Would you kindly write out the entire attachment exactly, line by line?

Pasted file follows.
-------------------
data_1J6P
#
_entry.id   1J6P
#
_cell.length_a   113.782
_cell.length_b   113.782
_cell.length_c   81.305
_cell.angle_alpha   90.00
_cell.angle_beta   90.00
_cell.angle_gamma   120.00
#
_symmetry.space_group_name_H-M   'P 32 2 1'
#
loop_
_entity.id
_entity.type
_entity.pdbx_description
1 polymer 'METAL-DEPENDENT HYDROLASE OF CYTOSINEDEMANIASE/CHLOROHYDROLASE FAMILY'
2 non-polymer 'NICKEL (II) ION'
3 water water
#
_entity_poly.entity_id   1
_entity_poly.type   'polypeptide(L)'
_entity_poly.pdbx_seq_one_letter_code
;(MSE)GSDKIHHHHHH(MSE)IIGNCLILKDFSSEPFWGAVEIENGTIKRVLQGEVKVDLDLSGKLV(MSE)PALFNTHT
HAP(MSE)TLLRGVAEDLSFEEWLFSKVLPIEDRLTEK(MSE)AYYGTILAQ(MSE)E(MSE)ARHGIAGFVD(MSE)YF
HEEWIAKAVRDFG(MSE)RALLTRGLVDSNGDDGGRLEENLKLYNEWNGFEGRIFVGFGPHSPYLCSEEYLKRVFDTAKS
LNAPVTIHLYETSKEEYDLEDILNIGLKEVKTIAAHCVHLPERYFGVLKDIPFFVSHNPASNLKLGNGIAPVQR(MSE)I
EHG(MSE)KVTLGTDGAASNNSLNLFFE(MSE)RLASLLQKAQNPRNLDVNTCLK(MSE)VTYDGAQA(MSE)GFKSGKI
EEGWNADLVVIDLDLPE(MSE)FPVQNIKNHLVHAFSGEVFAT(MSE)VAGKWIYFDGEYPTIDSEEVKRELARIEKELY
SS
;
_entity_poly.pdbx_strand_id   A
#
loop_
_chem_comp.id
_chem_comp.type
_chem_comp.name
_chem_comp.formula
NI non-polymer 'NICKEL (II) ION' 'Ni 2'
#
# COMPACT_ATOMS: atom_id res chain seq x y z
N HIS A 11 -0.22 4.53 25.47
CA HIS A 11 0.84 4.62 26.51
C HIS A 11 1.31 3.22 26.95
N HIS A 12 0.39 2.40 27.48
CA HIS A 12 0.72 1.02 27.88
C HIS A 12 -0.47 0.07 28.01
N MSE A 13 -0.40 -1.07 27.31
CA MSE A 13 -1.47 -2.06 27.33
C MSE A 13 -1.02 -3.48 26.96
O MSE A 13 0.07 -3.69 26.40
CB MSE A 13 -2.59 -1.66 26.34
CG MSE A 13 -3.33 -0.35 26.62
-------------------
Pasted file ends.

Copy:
data_1J6P
#
_entry.id   1J6P
#
_cell.length_a   113.782
_cell.length_b   113.782
_cell.length_c   81.305
_cell.angle_alpha   90.00
_cell.angle_beta   90.00
_cell.angle_gamma   120.00
#
_symmetry.space_group_name_H-M   'P 32 2 1'
#
loop_
_entity.id
_entity.type
_entity.pdbx_description
1 polymer 'METAL-DEPENDENT HYDROLASE OF CYTOSINEDEMANIASE/CHLOROHYDROLASE FAMILY'
2 non-polymer 'NICKEL (II) ION'
3 water water
#
_entity_poly.entity_id   1
_entity_poly.type   'polypeptide(L)'
_entity_poly.pdbx_seq_one_letter_code
;(MSE)GSDKIHHHHHH(MSE)IIGNCLILKDFSSEPFWGAVEIENGTIKRVLQGEVKVDLDLSGKLV(MSE)PALFNTHT
HAP(MSE)TLLRGVAEDLSFEEWLFSKVLPIEDRLTEK(MSE)AYYGTILAQ(MSE)E(MSE)ARHGIAGFVD(MSE)YF
HEEWIAKAVRDFG(MSE)RALLTRGLVDSNGDDGGRLEENLKLYNEWNGFEGRIFVGFGPHSPYLCSEEYLKRVFDTAKS
LNAPVTIHLYETSKEEYDLEDILNIGLKEVKTIAAHCVHLPERYFGVLKDIPFFVSHNPASNLKLGNGIAPVQR(MSE)I
EHG(MSE)KVTLGTDGAASNNSLNLFFE(MSE)RLASLLQKAQNPRNLDVNTCLK(MSE)VTYDGAQA(MSE)GFKSGKI
EEGWNADLVVIDLDLPE(MSE)FPVQNIKNHLVHAFSGEVFAT(MSE)VAGKWIYFDGEYPTIDSEEVKRELARIEKELY
SS
;
_entity_poly.pdbx_strand_id   A
#
loop_
_chem_comp.id
_chem_comp.type
_chem_comp.name
_chem_comp.formula
NI non-polymer 'NICKEL (II) ION' 'Ni 2'
#
# COMPACT_ATOMS: atom_id res chain seq x y z
N HIS A 11 -0.22 4.53 25.47
CA HIS A 11 0.84 4.62 26.51
C HIS A 11 1.31 3.22 26.95
N HIS A 12 0.39 2.40 27.48
CA HIS A 12 0.72 1.02 27.88
C HIS A 12 -0.47 0.07 28.01
N MSE A 13 -0.40 -1.07 27.31
CA MSE A 13 -1.47 -2.06 27.33
C MSE A 13 -1.02 -3.48 26.96
O MSE A 13 0.07 -3.69 26.40
CB MSE A 13 -2.59 -1.66 26.34
CG MSE A 13 -3.33 -0.35 26.62